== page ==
The Hidden Variable, Demographics.

A lifetime of watching societal change from a social science perspective has made me marvel, sometimes, at overlooked variables.

A couple of decades ago crime and “gangs” seemed to be the big villains plaguing this country.  There were congressional hearings nationally and “gang task forces” locally.

Social scientists said the increase in crime was due merely to a blip in the number of young men passing through the demographic window.  When that group passed their teens, they predicted, crime would drop.  It did.

I’ve wondered if today’s decline in church membership and participation is related to a demographic variable, the decline in family size.  While everyone can see a smaller pipeline of children in Sunday School would feed fewer people into church life, I’m wondering about something else.

In the economics of family there is something called the difference between quantity and “quality” of children.  Quantity, of course, means numbers of them. “Quality” refers to the amount of time and money spent on a child.

Generally, families have some finite amount of money and time to spend on raising children.  Therefore, when quantity goes up, “quality” goes down.

With fewer children, parents have more money to spend introducing a child to more experiences–camps, sports, clubs, art, intellectual pursuits, computers and so on.  Perhaps this is where the church, which for a large families is a cheap place to spend time, gets crowded out.

If this is part of the problem churches are having, it will be hard to solve.

15 Responses

  1. Wanna B Sure

    “Perhaps this is where the church, which for a large families is a[ cheap place to spend time…”] Really a “cheap” stretch Jon. I believe in actuality, larger families tend to be more spiritually/socially aware, and the individuals in these families have shown to be much less self centered, and more aware and concerned for those around them. More available $$ does not make better families on the whole, nor better children. Over indulged children does seem to generate self serving, self absorbed brats though. As I write this, I think of families both past and present I have known, and am more than confident is this assessment. Tis enough to poke holes in your condominium

    1. Stan

      So creating spoiled brats is quality parenting huh? He has never heard or spoiled brats. I encountered them while a Zamboni operator. 5th Grade PeeWee hockey players are NOT allowed to trash the locker-room after a loss. All I was allowed to do was complain to the coach, I was not able to force the little brats and their parents to clean it up, nor was I allowed to ban them from future tournaments because my manager was a wimp. Hockey is probably THE MOST EXPENSIVE sport for kids, rink time is in the $150 to 200 per hour range so almost every kid is in a 1-2 child family and in three years I have only met one person raising their kid as a single.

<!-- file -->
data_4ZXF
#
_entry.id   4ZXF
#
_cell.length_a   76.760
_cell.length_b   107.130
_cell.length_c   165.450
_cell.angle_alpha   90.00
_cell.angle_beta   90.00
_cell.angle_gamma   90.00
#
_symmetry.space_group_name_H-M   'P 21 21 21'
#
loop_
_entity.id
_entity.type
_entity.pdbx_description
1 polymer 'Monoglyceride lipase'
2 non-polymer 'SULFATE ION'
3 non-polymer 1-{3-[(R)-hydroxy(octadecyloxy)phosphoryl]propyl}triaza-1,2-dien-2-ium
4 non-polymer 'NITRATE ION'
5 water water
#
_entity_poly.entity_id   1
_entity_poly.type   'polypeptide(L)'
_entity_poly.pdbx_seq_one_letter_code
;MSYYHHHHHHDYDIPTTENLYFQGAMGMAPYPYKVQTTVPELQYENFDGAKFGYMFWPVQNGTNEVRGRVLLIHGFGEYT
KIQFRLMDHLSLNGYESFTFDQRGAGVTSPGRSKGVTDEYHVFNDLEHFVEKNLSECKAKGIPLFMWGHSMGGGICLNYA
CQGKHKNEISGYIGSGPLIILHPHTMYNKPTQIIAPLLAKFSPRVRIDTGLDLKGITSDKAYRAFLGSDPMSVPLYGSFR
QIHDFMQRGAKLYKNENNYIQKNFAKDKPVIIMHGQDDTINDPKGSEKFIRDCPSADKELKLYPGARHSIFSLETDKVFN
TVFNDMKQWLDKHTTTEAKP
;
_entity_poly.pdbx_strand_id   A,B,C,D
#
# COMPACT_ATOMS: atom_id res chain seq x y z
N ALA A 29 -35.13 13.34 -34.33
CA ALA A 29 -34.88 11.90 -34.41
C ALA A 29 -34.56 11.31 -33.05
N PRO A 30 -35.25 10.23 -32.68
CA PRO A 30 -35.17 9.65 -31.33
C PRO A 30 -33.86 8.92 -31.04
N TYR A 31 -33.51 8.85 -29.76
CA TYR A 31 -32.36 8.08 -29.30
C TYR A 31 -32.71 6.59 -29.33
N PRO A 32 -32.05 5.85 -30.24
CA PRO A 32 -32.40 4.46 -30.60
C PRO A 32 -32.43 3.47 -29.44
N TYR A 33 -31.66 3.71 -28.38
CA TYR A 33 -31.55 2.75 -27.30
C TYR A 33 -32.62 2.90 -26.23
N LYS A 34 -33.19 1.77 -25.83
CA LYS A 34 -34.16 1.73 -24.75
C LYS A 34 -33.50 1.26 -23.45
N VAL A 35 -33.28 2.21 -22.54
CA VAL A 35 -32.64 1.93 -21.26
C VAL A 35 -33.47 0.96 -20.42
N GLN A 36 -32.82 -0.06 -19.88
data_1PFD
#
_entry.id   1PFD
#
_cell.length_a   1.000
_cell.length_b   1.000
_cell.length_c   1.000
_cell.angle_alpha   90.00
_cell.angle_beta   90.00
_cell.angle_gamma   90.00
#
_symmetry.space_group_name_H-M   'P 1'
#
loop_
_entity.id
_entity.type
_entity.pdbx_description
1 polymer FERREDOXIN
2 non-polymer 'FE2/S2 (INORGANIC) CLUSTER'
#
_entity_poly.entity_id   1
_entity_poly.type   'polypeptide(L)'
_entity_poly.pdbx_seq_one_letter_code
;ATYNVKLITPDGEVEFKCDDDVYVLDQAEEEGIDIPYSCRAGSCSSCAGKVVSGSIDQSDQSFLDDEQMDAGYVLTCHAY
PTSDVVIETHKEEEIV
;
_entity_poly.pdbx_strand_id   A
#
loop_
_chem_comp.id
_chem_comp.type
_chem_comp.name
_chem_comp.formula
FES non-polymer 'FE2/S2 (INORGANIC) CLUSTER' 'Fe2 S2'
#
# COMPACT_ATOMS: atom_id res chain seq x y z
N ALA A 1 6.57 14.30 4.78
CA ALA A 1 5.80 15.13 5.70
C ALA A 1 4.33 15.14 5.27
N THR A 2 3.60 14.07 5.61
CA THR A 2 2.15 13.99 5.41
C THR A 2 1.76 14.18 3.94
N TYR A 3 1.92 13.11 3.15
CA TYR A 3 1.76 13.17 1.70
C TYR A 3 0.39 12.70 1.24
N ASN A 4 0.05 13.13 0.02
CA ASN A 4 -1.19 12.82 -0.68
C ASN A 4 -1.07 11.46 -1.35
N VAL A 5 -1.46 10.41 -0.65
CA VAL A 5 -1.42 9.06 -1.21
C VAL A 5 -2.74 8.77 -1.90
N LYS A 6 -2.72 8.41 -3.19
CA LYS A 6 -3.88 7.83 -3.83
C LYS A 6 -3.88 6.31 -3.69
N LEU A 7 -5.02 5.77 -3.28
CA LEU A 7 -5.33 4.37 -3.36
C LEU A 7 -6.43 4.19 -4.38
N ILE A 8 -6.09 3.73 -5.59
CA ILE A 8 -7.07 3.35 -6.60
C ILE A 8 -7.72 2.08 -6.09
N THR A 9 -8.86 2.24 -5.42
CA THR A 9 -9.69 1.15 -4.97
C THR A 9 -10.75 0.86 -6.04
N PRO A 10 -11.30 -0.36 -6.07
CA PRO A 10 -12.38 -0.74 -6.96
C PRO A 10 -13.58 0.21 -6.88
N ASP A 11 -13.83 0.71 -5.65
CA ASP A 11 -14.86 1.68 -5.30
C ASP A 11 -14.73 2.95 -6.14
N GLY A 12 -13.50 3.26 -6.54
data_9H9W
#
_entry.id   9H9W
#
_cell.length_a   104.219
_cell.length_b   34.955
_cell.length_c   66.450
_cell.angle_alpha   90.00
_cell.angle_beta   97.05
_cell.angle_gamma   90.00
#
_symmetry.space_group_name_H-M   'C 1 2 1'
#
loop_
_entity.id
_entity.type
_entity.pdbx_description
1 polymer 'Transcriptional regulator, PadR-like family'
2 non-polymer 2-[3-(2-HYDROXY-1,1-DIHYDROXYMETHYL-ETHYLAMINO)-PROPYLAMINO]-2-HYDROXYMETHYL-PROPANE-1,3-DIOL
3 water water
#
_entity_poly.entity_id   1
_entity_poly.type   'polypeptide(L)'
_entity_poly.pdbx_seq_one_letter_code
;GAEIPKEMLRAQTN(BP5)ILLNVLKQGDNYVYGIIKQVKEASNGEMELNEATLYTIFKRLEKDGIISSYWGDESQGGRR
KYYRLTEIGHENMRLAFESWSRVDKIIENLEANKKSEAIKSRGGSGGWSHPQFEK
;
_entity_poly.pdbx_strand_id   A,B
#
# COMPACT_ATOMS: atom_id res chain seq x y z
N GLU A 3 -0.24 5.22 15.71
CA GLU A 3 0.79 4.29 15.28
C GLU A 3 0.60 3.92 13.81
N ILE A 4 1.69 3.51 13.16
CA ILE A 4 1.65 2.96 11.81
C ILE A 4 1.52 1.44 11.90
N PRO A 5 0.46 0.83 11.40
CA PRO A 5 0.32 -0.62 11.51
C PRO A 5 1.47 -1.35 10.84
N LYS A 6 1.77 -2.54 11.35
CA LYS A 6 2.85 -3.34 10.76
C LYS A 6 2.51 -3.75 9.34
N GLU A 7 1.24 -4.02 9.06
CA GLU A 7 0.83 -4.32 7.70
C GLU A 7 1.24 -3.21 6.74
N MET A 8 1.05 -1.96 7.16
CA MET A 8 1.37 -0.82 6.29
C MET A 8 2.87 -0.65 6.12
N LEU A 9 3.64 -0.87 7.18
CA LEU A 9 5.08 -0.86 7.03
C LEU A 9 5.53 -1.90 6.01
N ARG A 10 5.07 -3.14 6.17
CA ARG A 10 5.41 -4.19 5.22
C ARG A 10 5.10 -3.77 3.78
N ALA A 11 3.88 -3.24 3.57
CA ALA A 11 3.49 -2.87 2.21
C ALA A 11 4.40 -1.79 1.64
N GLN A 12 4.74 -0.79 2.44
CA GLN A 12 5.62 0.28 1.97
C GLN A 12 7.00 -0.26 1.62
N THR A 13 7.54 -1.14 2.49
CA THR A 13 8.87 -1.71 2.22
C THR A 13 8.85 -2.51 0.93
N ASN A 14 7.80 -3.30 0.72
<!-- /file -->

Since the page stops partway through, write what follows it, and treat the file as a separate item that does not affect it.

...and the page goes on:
Your theory sucks. Quality is created by the parent parenting not how much money they send on a kid.

      1. Stan (Wanna) 4:26 “Your theory sucks.” I need to apologize for using a term we use routinely in economics which sounds identical to a term used in everyday conversation but means something almost entirely different.

        Please note everytime I used the word “quality”, I put is in quotes ” “. That was meant to imply it did not mean quality as in good kids or good people, but in the way I defined it, as in how much time and money was spent on children. The term is used so often in economics, policy and business publications I though everyone would understand what was meant.

        I whole-heartedly agree that spending more money on children does not necessarily make them better children or adults. But, I would argue having fewer children, quantity, results in more money and time spent on each, “quality”, and has implications beyond the children and families themselves.

        Probably, I should have used the term “expensive” children–although that does not precisely capture the concept like “quality”.

        1. Wanna B Sure

          Jon; I knew/know what you meant in your original post. Your intention was clear. I still disagree with the direction you went with it.

          1. Wanna 3:42 “I still diagree with the direction you went with it.”

            I can’t say I know what effect the small family trend has had on childrens’ interest in the faith, I only know what I see in the own children’s families and in their friends’ families.

            One of our families are activie Christians. All the children in the Christian family will complete Confirmation. But, it is a struggle to fit it in because they are involved with so many other activities. The one that has finished confirmation never talks about church or church friends–maybe she is more plugged in than I know–we only see them once a month or so.

            It just seems logical that when time and money are finite, something has to be crowded out. Does church crowd out other things or visa versa? That’s what I’m interested in.

          2. Wanna B Sure